Tuesday, October 28, 2008

Obama's "coalition of power"--UPDATED

. . .as applied to the economics argument of the 2008 election.

You may recognize the quoted words in the title as being part of a 2001 interview given by Obama (more info here). While that interview is worth reading, it honestly has little to do with this article other than to provide the foundation.

What I found striking about the interview was not his adherence to socialist economic dogma (WHICH IS NOT THE SAME AS BEING A SOCIALIST!!!)--but rather how intelligent he was in understanding how he could bring that change about to the country.

Fast forward to 2008. We on the right are so THRILLED when he "lets slip" his true economic beliefs in a random encounter with the now-famous Joe the Plumber.

But here's the problem: I don't think it's a "slip" at all. In fact, the way that Obama's team has pivoted on the remark makes me think that they set this up all along. And, in fact, by making this a key theme of his message for the last few weeks, McCain is absolutely playing into Obama's hands on this topic. Here's how:

If Obama wins the nomination, he will do so on the backs of the 40% of Americans who don't pay Uncle Sam income taxes.

But even a perception-challenged man like me understands that 40% isn't enough ALONE.

Well, they're not alone. He's also going to get an additional 15% of the rest of the country that subscribes to his liberal ideology.

And that, my friends, is a coalition.

Think about it: he will garner greater voter turnout in the lower income brackets than has any other candidate in a long time because THEY are the target of his economic policies to a degree that no other candidate has ever been able to sell. There may well be a degree of racial component there, too--but at this stage of the game it's IMPOSSIBLE to say that race is the ONLY reason ANYBODY is going to vote for Obama. Specifically with this group of low-income earners, Obama has made an appeal to them economically and even through his actions (community organizer and the like). He is literally a man who has walked their streets and who understands--AND WHO IS STRAIGHT-FORWARD ABOUT HIS PLANS TO FIX--their pain. He relates to them as nobody has before. The bottom line is this: this block of voters is going to vote, and they are overwhemlingly going to vote for Obama.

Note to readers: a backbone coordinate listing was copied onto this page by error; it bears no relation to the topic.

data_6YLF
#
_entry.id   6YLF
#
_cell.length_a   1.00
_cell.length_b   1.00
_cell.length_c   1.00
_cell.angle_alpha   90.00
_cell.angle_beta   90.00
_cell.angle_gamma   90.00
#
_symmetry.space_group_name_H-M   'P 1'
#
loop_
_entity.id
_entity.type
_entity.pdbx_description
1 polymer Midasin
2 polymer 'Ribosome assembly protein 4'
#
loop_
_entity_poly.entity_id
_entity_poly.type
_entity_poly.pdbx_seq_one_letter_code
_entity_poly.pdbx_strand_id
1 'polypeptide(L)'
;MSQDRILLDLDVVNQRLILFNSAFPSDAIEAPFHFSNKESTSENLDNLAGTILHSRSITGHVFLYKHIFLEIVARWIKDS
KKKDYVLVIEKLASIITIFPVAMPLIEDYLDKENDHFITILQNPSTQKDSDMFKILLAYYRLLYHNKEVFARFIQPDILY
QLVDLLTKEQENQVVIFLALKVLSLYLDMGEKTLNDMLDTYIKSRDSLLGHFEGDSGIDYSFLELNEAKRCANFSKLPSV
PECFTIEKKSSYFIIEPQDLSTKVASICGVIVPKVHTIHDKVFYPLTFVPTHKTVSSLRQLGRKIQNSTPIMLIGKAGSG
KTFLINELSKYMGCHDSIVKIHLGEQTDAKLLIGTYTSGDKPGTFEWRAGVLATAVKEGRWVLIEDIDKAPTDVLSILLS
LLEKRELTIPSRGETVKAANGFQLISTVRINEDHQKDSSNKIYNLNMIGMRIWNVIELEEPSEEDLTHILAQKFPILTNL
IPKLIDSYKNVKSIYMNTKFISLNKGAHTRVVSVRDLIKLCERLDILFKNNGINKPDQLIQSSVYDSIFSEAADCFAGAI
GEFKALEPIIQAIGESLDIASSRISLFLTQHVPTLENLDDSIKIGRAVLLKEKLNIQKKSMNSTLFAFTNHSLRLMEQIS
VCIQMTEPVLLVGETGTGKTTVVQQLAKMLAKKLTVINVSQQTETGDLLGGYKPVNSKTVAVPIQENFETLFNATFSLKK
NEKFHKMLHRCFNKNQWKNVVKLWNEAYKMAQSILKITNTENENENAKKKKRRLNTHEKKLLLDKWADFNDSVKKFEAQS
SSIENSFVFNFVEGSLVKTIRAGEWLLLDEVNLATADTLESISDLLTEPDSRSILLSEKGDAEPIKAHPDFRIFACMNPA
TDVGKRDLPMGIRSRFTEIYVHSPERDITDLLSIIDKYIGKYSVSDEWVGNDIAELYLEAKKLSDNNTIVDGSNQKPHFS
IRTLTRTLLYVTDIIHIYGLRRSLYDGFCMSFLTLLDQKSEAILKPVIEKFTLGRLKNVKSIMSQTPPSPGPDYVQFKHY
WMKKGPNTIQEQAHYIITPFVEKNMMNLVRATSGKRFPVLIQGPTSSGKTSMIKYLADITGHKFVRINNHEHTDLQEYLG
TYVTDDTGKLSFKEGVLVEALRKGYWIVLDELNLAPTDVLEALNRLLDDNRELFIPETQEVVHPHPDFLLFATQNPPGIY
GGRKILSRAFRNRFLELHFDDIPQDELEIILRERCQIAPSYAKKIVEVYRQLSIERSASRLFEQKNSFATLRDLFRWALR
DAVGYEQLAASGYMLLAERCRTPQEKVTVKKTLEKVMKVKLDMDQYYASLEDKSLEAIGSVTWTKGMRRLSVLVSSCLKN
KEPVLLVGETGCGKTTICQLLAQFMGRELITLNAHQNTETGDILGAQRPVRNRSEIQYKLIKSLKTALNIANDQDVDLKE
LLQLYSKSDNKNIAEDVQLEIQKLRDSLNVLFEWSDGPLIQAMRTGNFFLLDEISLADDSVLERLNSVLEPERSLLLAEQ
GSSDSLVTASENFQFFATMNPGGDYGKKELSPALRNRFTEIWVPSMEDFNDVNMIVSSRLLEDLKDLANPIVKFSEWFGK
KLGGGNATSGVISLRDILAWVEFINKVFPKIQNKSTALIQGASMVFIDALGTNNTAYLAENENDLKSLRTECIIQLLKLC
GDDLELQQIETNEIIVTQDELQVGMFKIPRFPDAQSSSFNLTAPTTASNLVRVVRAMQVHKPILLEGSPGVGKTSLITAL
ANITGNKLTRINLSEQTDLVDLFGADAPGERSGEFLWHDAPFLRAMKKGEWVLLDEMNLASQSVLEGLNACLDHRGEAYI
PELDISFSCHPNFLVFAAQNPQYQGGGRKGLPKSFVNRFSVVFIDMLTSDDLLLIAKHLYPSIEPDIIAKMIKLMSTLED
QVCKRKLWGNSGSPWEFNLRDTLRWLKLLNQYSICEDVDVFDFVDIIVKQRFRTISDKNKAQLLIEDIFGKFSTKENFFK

But again, that's not enough votes to get to power. So how to seal the deal? Simple: be an unapologetic lefty. I GUARANTEE that there are enough liberals in the middle-class, upper-middle class and even the upper-class of this country to provide him with the votes necessary to win this election, and they love the fact that he speaks to their ideals without shame and without pause. The only reason these people had NOT to vote for Obama--questions about his economic policies--went out the window with the recent and current troubles in the financial sector. In short, there's NO reason for this group of people not to vote for Obama. And again, it has NOTHING to do with race!

So is this thing done? Of course not. First of all, Obama will likely not win 55% of the popular vote. The above numbers are just loose approximations--my guess is he wins about 51% of the popular vote. But as we know, that does NOT win him the election in and of itself, and the electoral college is a tricky thing. Will there be enough pockets of supporters for him in the right places to swing the White House his direction?

Only time will tell, but I do have hope, for one reason: I don't think Obama's coalition will have "grown" much since the primaries. In other words, while I fully expect a LARGE majority of Clinton backers to vote for Obama because they also hail from Obama's coalition, I think the votes in Ohio, Pennsylvania, Florida and other battlegrounds fall back on political "moderates". And honestly, I don't know how Obama's message resonates with them, and it is from this block that McCain must attack in the next couple days.

UPDATE: I moved my proposed attack strategy to a whole new post.


Post a Comment

<< Home